The number of open, unfilled construction sector positions increased in November and was revised up for October.
According to the BLS Job Openings and Labor Turnover Survey (JOLTS) and NAHB analysis, the number of open construction sector jobs for November (on a seasonally adjusted basis) rose to 145,000. The November level marks the 3rd highest total of unfilled jobs in construction during the post-recession period.
On a three-month moving average basis, the open position rate for the construction sector increased to 2.13 percent in November. Over the last year, the open construction jobs rate has typically been higher than the rates that were experienced during the 2001-2003 period prior to the building boom.
The sector hiring rate, as measured on a three-month moving average basis, declined in November to 5 percent, after a significant rise during the summer.
Monthly employment data for December 2014 (the employment count data from the BLS establishment survey are published one month ahead of the JOLTS data) indicate that total employment in home building/remodeling stands at 2.343 million, broken down as 677,000 builders and 1.666 million residential specialty trade contractors.
In December, home builders and remodelers added 13,500 jobs to the residential construction sector on a seasonally adjusted basis. Over the last 12 months, the industry has created 132,000 jobs.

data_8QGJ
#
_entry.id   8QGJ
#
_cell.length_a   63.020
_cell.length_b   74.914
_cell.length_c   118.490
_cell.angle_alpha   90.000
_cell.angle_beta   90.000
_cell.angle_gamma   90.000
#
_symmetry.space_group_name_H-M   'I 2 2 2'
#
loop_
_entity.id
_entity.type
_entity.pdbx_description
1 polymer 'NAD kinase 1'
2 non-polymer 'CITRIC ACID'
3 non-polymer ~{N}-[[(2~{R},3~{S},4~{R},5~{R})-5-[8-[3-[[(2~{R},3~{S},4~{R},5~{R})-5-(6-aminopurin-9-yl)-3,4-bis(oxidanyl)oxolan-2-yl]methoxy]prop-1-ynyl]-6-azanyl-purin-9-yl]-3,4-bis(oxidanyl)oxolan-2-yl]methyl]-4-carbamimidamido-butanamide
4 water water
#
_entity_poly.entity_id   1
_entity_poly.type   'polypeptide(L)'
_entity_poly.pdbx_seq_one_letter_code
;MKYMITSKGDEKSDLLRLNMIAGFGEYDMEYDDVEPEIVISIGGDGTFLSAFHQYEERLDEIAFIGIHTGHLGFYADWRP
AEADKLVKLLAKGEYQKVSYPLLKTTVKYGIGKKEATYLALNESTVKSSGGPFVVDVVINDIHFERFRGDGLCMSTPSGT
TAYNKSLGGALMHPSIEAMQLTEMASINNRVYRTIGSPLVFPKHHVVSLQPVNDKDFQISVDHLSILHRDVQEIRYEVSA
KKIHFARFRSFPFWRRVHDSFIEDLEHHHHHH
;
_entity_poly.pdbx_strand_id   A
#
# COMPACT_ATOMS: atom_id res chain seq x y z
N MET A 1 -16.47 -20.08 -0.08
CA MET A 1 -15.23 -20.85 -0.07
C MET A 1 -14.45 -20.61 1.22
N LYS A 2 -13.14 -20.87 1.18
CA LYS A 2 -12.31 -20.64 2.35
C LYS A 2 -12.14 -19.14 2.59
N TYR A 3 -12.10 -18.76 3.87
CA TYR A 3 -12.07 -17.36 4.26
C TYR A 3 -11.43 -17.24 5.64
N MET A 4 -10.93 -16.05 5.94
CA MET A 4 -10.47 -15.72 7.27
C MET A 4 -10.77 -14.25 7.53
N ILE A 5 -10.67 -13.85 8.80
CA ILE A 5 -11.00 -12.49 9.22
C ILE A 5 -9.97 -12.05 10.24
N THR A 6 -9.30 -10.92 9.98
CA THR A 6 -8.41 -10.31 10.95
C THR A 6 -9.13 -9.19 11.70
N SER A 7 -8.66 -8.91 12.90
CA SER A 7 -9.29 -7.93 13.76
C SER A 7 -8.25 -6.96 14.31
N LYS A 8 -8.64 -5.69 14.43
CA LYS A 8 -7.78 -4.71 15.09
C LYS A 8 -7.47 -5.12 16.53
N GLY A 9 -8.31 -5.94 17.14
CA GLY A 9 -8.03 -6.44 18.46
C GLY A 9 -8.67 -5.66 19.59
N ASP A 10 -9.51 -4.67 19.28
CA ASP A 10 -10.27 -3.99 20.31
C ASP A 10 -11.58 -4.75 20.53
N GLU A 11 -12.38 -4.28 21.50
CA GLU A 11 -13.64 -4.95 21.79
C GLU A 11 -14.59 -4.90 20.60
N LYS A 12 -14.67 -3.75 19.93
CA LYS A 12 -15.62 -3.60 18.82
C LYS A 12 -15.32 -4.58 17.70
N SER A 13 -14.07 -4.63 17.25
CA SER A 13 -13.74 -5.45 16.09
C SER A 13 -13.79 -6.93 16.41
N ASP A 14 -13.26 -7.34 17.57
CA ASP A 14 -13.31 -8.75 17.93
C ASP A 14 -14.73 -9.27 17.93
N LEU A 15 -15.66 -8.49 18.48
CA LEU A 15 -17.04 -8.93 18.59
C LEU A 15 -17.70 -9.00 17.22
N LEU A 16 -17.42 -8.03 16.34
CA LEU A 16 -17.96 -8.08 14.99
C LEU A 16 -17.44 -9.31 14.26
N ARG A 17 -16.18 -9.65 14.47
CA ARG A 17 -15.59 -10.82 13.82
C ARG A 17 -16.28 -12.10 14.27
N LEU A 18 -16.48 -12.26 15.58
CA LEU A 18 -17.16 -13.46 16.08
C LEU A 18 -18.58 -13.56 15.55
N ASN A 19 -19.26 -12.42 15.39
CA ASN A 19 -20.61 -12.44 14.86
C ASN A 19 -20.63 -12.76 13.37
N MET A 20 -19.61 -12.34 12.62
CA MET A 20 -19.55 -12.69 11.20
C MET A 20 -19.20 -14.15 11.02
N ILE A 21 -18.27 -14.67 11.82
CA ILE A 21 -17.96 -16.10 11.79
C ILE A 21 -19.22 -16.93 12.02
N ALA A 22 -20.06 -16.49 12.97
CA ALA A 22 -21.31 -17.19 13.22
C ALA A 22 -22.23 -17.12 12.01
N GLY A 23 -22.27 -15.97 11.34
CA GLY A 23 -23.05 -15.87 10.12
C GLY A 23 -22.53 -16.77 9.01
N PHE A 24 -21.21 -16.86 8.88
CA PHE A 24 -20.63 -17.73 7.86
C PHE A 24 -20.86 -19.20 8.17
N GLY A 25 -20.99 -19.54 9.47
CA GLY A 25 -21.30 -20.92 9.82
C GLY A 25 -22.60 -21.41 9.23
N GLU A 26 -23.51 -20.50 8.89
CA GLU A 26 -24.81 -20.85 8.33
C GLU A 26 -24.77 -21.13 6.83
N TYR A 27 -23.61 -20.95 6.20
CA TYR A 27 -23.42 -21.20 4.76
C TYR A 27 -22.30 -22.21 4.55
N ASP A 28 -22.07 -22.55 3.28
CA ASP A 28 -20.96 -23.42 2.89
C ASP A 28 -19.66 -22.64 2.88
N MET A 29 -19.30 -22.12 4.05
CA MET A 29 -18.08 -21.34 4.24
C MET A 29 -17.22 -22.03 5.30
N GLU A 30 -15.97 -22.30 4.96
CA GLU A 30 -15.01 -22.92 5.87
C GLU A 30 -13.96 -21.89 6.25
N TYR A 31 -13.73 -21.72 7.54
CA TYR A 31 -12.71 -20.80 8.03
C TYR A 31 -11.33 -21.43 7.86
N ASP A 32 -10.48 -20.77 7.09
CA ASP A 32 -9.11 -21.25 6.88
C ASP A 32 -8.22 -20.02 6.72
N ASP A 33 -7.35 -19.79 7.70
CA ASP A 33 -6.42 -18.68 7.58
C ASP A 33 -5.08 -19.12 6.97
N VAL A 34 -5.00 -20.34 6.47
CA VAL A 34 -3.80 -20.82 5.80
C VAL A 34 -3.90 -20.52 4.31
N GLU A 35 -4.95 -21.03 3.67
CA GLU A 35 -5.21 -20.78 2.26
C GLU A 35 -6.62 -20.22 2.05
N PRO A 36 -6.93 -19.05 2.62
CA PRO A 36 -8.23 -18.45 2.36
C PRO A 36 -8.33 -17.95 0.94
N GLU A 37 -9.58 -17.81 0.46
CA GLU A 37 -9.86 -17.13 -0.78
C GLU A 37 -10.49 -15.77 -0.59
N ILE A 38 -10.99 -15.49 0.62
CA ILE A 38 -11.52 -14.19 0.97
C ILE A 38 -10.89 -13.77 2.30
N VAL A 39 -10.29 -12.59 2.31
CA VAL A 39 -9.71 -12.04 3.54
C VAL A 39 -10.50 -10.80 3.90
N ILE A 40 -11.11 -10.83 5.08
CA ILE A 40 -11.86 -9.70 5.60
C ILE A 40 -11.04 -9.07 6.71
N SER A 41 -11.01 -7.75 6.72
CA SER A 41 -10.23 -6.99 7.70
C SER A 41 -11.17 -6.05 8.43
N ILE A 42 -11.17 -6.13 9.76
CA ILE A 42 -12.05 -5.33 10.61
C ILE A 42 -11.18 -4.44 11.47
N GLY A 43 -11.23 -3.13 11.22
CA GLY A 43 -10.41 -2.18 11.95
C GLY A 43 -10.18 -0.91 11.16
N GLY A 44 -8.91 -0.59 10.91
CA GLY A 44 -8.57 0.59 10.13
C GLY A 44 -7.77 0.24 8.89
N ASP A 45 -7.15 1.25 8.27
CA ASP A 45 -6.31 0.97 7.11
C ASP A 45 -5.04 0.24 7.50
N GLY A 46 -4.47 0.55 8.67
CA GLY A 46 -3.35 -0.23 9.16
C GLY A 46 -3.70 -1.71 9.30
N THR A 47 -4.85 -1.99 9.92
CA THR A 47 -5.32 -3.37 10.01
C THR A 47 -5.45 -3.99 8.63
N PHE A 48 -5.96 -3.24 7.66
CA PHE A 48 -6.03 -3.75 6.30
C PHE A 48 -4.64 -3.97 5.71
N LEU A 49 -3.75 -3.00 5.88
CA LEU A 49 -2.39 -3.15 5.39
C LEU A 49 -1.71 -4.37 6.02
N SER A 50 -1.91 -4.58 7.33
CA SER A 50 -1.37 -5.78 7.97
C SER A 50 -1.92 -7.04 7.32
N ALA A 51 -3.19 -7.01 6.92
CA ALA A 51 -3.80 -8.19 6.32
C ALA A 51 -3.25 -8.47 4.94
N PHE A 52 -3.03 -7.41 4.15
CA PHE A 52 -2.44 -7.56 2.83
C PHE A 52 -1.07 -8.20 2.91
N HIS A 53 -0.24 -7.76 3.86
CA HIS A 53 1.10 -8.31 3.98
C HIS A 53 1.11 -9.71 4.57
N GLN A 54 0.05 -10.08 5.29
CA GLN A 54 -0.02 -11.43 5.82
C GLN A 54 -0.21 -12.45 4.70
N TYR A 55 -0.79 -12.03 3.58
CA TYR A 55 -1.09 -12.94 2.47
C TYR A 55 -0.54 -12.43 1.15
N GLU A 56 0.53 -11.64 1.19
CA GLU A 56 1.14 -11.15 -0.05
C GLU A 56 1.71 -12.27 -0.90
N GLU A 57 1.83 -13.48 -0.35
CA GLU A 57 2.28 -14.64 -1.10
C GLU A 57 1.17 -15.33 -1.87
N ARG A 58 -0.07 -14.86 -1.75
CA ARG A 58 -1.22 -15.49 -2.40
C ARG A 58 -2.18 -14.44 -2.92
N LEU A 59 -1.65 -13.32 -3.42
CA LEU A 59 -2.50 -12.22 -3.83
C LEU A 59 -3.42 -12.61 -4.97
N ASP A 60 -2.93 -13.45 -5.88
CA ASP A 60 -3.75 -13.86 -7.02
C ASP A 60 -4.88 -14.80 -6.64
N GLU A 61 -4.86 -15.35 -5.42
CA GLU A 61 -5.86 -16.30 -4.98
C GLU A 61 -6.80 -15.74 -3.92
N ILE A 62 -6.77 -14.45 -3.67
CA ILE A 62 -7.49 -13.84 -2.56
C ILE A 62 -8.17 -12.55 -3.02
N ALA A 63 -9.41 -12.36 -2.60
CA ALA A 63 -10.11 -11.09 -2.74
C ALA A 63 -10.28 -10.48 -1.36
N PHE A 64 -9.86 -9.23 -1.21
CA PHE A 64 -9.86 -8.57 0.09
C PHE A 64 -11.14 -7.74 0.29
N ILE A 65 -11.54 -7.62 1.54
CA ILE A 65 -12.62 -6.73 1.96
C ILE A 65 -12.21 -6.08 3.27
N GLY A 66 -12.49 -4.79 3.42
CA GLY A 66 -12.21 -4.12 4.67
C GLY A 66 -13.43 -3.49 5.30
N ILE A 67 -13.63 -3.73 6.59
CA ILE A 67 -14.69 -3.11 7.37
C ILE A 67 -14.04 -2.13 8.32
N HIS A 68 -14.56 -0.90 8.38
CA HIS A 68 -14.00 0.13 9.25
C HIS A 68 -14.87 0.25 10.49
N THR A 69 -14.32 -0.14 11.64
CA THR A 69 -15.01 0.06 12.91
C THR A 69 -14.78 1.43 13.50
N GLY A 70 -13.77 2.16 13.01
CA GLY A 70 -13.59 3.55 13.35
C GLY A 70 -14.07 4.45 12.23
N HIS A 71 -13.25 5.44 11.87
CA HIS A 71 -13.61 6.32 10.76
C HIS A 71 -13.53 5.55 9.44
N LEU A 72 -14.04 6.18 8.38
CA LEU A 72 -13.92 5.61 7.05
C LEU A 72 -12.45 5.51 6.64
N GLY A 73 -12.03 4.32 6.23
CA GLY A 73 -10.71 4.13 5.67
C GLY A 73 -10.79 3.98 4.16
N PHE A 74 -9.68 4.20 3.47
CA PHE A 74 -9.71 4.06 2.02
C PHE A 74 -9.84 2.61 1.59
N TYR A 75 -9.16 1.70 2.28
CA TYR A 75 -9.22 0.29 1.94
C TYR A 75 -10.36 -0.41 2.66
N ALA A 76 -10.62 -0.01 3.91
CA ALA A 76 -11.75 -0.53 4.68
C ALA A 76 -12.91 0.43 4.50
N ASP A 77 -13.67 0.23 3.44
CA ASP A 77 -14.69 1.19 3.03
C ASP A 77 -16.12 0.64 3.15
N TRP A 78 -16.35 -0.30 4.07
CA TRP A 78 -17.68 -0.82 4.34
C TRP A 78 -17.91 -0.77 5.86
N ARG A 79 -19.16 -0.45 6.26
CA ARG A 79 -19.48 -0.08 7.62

Since the low point of industry employment following the Great Recession, the residential construction industry has gained 359,500 positions, although employment remains 1.107 million lower than the peak level seen in early 2006. Employment growth for the sector has been steady recently, adding on average just a little more than 12,000 jobs per month over the last six months.
In December, the unemployment rate for construction workers declined to 7.5 percent. The unemployment rate for the construction occupation has been on the decline since reaching a peak rate of 22 percent in February 2010.
For the economy as a whole, the November JOLTS data indicate that the hiring rate declined slightly, after revisions, to 3.6 percent of total employment. The hiring rate had been in the 3.1 percent to 3.5 percent range since January 2011 but rose above 3.5 percent for the first time in September. The overall job openings rate ticked up to 3.4 percent, matching the highest rate of open jobs for the overall labor market since 2007 (3.4 percent).
These recent labor market indicators signal good news ahead for job creation and housing demand.